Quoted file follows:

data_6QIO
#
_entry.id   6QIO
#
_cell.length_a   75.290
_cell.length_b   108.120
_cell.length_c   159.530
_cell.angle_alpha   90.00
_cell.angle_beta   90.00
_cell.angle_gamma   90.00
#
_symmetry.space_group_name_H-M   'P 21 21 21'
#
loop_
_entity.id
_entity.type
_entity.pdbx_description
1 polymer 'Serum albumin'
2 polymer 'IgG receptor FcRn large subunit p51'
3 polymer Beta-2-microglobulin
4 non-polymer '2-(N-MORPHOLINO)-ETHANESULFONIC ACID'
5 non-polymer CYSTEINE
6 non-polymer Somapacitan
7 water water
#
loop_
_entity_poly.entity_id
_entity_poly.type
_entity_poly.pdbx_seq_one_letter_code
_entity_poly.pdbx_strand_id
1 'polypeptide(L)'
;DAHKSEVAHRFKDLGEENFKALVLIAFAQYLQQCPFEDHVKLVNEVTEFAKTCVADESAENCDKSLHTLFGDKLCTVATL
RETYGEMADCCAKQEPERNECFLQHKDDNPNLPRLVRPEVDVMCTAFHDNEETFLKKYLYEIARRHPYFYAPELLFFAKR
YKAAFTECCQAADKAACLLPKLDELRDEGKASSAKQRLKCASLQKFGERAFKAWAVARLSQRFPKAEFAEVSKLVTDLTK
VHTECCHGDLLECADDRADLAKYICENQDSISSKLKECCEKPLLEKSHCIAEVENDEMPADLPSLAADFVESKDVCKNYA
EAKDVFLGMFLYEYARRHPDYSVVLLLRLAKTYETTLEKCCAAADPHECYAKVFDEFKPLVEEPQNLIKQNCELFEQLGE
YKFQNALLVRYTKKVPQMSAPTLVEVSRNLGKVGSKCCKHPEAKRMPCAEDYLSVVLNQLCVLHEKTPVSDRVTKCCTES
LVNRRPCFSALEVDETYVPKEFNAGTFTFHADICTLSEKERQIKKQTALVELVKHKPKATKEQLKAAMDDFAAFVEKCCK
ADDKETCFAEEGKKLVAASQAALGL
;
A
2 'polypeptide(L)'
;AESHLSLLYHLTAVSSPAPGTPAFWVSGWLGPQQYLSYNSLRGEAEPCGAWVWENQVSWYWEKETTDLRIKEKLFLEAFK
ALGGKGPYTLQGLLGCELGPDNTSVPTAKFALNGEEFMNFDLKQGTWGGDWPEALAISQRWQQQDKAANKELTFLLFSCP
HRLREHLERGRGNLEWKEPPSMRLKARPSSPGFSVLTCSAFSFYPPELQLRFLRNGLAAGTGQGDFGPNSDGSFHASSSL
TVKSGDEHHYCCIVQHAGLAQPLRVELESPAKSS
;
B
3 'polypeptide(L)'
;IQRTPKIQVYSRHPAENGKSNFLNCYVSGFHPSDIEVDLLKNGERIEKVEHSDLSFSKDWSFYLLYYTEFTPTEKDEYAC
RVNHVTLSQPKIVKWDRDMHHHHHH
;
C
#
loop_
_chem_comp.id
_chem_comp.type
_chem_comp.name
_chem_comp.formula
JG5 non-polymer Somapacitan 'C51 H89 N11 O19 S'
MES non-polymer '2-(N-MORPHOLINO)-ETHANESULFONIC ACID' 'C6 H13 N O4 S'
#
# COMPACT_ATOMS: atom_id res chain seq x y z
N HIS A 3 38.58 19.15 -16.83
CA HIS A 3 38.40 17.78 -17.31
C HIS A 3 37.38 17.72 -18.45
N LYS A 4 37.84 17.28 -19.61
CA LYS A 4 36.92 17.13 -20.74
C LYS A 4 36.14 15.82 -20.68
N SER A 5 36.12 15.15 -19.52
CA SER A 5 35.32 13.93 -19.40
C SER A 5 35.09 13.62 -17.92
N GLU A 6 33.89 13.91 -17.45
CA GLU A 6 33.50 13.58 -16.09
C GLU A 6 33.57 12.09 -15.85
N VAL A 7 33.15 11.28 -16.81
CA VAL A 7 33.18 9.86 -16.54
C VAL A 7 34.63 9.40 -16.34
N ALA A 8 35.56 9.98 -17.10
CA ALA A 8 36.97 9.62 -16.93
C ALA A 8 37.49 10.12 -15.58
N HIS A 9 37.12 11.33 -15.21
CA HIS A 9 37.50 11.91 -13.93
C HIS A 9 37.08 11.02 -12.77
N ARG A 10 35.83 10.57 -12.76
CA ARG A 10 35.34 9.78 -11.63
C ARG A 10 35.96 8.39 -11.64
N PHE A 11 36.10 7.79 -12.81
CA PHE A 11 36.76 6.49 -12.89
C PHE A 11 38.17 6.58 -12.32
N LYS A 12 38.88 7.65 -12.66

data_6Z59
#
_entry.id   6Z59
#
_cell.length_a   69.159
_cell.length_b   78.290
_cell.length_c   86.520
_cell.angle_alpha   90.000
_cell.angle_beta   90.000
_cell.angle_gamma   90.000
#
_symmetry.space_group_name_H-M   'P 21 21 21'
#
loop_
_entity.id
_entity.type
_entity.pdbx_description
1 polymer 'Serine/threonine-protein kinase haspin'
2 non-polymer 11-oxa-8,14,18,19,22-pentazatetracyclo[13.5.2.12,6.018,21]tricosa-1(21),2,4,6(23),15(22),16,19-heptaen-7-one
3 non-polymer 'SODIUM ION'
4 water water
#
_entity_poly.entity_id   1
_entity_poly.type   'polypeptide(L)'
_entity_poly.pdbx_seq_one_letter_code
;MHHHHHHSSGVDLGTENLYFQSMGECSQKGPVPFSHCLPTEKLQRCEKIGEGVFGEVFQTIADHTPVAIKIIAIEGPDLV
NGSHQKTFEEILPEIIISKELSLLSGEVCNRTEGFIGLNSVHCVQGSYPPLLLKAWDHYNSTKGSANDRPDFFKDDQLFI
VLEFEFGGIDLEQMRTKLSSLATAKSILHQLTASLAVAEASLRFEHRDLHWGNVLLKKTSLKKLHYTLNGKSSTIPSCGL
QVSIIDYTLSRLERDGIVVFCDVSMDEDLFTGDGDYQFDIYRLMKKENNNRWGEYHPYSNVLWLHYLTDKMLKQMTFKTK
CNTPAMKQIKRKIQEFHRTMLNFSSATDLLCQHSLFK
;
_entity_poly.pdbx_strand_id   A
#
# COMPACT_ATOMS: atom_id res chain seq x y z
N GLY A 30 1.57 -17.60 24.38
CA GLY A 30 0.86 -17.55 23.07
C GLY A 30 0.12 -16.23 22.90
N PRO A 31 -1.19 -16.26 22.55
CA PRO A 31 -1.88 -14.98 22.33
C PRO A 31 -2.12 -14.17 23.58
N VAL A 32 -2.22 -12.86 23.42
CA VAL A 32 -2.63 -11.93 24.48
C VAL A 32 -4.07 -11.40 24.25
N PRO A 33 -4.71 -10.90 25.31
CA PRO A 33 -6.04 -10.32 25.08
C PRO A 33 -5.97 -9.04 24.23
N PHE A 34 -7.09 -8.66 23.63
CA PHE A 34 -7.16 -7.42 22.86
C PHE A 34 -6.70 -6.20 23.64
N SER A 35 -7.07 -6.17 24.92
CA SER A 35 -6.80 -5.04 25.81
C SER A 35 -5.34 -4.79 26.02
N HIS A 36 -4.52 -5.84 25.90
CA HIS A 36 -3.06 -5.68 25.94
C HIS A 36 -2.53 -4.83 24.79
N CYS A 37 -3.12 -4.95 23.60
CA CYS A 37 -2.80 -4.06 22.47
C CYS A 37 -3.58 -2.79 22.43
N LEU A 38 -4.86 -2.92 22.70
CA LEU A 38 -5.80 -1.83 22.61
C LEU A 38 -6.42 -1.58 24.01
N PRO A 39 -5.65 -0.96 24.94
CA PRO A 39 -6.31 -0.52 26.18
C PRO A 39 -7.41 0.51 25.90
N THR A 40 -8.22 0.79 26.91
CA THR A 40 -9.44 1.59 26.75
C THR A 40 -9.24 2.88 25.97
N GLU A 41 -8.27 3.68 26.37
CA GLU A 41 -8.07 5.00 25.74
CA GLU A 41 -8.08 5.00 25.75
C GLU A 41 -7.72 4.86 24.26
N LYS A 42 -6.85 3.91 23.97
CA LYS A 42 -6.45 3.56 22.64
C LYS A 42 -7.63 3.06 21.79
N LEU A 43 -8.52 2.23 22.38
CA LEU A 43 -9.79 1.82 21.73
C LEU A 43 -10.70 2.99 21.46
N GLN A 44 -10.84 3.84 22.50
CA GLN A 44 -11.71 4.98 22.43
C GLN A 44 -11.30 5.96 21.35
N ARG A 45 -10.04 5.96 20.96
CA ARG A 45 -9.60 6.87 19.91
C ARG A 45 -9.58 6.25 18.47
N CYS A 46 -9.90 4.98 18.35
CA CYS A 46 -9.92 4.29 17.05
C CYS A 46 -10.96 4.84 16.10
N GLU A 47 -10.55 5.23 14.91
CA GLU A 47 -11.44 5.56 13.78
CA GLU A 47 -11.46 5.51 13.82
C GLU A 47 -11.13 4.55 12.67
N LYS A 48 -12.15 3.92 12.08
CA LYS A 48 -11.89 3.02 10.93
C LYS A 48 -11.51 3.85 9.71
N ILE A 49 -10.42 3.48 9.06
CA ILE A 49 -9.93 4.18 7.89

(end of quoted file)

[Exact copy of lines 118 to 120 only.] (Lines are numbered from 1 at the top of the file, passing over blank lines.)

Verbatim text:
NGSHQKTFEEILPEIIISKELSLLSGEVCNRTEGFIGLNSVHCVQGSYPPLLLKAWDHYNSTKGSANDRPDFFKDDQLFI
VLEFEFGGIDLEQMRTKLSSLATAKSILHQLTASLAVAEASLRFEHRDLHWGNVLLKKTSLKKLHYTLNGKSSTIPSCGL
QVSIIDYTLSRLERDGIVVFCDVSMDEDLFTGDGDYQFDIYRLMKKENNNRWGEYHPYSNVLWLHYLTDKMLKQMTFKTK